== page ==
On 11 March, 2011 Hiroki Takai was studying at a university in Vancouver. Instead of feeling helpless at the steadily flowing images of destruction in the media following the Tohoku Earthquake and tsunami, he quickly took action and gathered other Japanese students to raise money for their homeland. Thanks to the students’ efforts and the generosity of the people of Vancouver the “Japan Love Project” managed to raise CAN$320,000 (US$288,000) in aid.

Now, with the 3-year anniversary of the Great Tohoku Earthquake approaching, Takai wanted to pay the kindness of the Canadians back. As a part of the International Volunteer University Student Association (IVUSA) he asked for a team to travel to the West coast of Canada to help clean up the still-increasing driftage that is washing up on its shores. Headed by fourth-year Ritsumeikan University student Yusuke Oike, a crew of 70 students answered the call.

Oike is a member of the Ai Tsunagu Project, a part of the IVUSA that has been active at relief and rebuilding efforts in earthquake and tsunami affected areas of Japan. In this Canadian project their goal is threefold.

First, from 7 to 14 March the students aim to remove ten tons of debris from the beaches of Vancouver Island. Although ten tons sounds like a lot, it’s only a portion of the 1.5 million tons that the Ministry of the Environment has estimated to have been floating in the Pacific Ocean since 2011.

The group is working in cooperation with Karla Robison, the environmental and emergency services manager in Ucluelet who will help to process the collected debris. According to Yahoo! Japan News she said, “I’m thrilled to have so many students come to help. It’s real proof of their friendship.”

Secondly, the students also hope to recover any sentimental items that may have survived the trip to North America and return them to their owners. Perhaps something as simple as a lost trinket could help bring solace to a struggling family in Japan. Unfortunately, even with 70 volunteers it is a large job in a short time. Moreover, much of it will be done in remote parts of Vancouver Island.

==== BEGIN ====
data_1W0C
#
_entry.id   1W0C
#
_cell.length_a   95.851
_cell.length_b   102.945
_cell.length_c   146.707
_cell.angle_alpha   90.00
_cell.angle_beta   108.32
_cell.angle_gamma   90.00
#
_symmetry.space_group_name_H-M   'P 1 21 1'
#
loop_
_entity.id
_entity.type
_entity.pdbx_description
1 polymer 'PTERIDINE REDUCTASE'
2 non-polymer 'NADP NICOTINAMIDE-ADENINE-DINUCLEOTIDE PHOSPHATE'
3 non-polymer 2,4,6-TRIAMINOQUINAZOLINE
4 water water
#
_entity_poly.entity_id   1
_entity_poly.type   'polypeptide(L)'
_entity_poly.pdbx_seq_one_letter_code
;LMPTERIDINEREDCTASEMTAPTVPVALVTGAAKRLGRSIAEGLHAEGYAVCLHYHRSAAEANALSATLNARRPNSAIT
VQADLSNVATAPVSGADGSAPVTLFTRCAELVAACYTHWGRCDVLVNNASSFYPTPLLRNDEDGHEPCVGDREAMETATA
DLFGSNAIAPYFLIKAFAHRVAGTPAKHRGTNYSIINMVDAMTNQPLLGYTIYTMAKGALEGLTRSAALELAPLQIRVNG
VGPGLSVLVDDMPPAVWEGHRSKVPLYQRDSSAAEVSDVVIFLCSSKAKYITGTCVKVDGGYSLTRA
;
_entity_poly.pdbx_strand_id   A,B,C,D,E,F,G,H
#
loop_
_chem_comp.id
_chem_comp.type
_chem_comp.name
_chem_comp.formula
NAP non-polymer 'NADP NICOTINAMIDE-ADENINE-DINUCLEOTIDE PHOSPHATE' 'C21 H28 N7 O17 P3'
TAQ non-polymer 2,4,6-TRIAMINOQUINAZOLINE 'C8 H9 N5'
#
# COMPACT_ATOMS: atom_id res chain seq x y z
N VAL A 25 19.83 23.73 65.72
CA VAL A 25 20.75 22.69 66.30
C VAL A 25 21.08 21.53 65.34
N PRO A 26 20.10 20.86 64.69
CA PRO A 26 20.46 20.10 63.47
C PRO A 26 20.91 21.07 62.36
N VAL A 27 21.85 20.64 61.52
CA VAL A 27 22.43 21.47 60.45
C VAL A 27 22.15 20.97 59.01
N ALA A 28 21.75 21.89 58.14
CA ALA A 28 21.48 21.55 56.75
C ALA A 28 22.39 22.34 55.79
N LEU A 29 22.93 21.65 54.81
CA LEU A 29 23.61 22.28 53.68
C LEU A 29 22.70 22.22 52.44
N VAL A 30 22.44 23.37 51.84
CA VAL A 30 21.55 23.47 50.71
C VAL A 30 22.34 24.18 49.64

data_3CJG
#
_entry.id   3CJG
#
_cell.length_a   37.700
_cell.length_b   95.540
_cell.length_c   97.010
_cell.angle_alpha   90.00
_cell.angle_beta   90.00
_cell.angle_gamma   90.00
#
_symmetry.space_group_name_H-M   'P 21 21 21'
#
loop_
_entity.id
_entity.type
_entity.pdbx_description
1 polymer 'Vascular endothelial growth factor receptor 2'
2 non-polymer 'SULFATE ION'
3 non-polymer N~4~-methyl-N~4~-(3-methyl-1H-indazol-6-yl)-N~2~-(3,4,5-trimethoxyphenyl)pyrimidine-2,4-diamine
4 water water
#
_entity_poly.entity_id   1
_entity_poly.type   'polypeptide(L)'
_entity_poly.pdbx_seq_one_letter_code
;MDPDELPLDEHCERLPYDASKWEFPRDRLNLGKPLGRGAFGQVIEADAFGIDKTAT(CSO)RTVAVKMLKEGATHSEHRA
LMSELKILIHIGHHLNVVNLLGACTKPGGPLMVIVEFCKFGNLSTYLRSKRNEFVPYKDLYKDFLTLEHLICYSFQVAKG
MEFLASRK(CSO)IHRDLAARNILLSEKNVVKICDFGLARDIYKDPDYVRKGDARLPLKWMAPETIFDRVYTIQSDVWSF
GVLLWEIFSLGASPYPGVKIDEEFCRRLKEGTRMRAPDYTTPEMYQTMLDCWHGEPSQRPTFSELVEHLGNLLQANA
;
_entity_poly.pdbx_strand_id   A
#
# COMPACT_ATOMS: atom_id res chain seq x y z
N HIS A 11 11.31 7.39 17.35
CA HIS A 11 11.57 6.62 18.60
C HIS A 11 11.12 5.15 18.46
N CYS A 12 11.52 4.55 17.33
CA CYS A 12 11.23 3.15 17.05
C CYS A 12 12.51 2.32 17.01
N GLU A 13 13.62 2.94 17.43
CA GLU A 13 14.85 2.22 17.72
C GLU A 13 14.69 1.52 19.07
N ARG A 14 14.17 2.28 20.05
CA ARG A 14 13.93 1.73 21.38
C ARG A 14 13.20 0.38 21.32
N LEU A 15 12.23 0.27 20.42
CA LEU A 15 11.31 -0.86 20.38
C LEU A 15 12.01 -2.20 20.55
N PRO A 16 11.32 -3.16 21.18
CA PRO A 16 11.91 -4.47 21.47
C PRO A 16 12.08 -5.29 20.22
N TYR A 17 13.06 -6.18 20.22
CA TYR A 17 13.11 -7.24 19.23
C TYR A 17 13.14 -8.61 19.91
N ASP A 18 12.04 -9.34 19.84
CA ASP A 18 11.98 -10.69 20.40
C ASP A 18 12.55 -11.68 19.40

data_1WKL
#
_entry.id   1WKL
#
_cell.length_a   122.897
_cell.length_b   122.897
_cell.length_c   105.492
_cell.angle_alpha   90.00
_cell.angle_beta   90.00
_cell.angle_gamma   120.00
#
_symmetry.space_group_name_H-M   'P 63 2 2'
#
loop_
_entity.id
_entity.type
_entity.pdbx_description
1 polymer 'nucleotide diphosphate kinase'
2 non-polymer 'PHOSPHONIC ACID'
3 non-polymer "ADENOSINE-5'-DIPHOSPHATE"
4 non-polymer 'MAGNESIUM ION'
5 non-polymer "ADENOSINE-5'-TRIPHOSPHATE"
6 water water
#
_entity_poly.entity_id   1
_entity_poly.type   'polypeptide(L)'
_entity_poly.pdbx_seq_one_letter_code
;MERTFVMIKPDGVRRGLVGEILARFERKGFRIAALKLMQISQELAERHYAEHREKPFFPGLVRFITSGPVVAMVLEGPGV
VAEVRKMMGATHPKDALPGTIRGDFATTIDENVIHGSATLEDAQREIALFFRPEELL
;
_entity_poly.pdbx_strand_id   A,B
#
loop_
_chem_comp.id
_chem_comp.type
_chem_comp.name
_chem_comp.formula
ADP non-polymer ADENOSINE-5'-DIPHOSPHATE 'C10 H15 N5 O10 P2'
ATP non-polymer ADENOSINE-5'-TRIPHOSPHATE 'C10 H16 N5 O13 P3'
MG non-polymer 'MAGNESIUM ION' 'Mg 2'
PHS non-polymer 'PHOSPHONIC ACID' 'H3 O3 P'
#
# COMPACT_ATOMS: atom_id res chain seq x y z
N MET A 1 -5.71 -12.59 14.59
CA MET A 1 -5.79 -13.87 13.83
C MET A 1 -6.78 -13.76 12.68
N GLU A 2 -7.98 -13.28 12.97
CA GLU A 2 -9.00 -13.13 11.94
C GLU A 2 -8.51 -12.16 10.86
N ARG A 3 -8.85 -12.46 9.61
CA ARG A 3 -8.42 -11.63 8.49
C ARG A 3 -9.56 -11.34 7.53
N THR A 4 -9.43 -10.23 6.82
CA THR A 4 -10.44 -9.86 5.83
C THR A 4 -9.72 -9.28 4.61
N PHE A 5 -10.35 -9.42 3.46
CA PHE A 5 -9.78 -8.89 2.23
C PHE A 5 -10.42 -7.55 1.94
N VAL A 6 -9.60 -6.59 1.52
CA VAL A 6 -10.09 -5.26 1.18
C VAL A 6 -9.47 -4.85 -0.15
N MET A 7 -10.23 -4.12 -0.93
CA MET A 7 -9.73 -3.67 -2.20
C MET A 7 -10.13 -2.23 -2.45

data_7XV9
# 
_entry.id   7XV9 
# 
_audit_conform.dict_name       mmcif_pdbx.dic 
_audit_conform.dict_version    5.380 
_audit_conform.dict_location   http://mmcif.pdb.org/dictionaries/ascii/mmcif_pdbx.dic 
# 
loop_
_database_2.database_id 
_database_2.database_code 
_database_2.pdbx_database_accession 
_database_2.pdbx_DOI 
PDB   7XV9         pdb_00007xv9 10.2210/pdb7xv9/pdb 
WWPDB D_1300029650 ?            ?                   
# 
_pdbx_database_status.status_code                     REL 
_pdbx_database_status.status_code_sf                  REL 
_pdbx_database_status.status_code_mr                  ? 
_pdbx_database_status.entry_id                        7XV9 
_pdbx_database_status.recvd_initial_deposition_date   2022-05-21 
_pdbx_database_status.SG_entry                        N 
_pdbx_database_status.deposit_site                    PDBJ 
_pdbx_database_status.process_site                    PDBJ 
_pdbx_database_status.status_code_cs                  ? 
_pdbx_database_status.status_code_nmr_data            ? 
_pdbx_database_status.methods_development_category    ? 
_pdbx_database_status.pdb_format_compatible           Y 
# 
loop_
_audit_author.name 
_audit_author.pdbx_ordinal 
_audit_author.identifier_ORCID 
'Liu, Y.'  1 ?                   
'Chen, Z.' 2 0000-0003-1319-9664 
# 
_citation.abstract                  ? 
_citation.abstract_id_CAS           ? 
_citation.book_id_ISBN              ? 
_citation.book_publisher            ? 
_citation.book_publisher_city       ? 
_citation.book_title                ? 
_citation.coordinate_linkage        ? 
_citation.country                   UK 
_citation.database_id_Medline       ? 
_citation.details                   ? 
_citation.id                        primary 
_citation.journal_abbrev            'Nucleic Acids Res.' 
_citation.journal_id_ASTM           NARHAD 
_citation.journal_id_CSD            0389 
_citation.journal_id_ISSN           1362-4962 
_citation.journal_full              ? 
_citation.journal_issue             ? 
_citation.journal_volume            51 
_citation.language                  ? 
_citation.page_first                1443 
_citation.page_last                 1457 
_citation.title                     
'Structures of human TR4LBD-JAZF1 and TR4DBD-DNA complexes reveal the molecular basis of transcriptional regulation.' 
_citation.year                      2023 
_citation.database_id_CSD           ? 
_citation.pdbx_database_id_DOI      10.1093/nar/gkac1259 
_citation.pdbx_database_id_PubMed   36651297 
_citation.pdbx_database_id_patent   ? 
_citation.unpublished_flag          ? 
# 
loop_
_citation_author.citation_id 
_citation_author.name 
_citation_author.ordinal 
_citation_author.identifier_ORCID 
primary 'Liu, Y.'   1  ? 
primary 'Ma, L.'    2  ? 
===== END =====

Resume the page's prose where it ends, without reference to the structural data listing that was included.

The students themselves are paying for the airfare and accommodations out of pocket, but to help cover the costs of transportation in Canada they have taken to Japanese crowdfunding site Readyfor. Their goal is to raise 2,000,000 yen ($19,000) by 28 February.

As of this writing and with a little over one day left, they have received 1,323,000 yen ($12,000), but still need more to cover their work expenses. If they don’t make it at least Oike and the others will have achieved their third goal of the project and probably the most important one: to stop the memory of the 3-11 tragedy from fading out of people’s minds. Whether it’s the environmental damage on the west coast of Canada or the suffering of the displaced people on the east coast of Japan, even three years on we should remember that their pain isn’t fading away without our help in any way we can.

Source: Readyfor via Yahoo! News Japan (Japanese)
Video: YouTube – Akao Nanako

***If you’d like to donate (before the end of February) or learn more about the Ai Tsunagu Project you can go to the Readyfor? website or their Facebook page.***